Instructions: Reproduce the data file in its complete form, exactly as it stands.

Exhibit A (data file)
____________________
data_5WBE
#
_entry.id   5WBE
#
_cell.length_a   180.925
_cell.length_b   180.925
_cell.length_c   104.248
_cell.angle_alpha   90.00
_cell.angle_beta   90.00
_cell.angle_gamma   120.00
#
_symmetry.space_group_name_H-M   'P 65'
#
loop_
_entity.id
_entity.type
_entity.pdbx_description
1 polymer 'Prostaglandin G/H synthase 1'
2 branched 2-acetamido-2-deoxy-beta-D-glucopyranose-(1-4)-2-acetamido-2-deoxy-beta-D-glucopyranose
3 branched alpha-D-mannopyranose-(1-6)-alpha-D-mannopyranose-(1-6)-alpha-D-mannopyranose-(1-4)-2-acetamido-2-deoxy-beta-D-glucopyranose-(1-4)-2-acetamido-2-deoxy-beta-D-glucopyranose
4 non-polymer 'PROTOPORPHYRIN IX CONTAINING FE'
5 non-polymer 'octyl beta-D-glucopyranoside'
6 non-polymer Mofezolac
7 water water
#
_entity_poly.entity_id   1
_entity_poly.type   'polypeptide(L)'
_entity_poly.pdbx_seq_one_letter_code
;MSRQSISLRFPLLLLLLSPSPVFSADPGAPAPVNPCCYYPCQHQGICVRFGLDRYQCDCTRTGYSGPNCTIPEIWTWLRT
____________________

data_5WBE
#
_entry.id   5WBE
#
_cell.length_a   180.925
_cell.length_b   180.925
_cell.length_c   104.248
_cell.angle_alpha   90.00
_cell.angle_beta   90.00
_cell.angle_gamma   120.00
#
_symmetry.space_group_name_H-M   'P 65'
#
loop_
_entity.id
_entity.type
_entity.pdbx_description
1 polymer 'Prostaglandin G/H synthase 1'
2 branched 2-acetamido-2-deoxy-beta-D-glucopyranose-(1-4)-2-acetamido-2-deoxy-beta-D-glucopyranose
3 branched alpha-D-mannopyranose-(1-6)-alpha-D-mannopyranose-(1-6)-alpha-D-mannopyranose-(1-4)-2-acetamido-2-deoxy-beta-D-glucopyranose-(1-4)-2-acetamido-2-deoxy-beta-D-glucopyranose
4 non-polymer 'PROTOPORPHYRIN IX CONTAINING FE'
5 non-polymer 'octyl beta-D-glucopyranoside'
6 non-polymer Mofezolac
7 water water
#
_entity_poly.entity_id   1
_entity_poly.type   'polypeptide(L)'
_entity_poly.pdbx_seq_one_letter_code
;MSRQSISLRFPLLLLLLSPSPVFSADPGAPAPVNPCCYYPCQHQGICVRFGLDRYQCDCTRTGYSGPNCTIPEIWTWLRT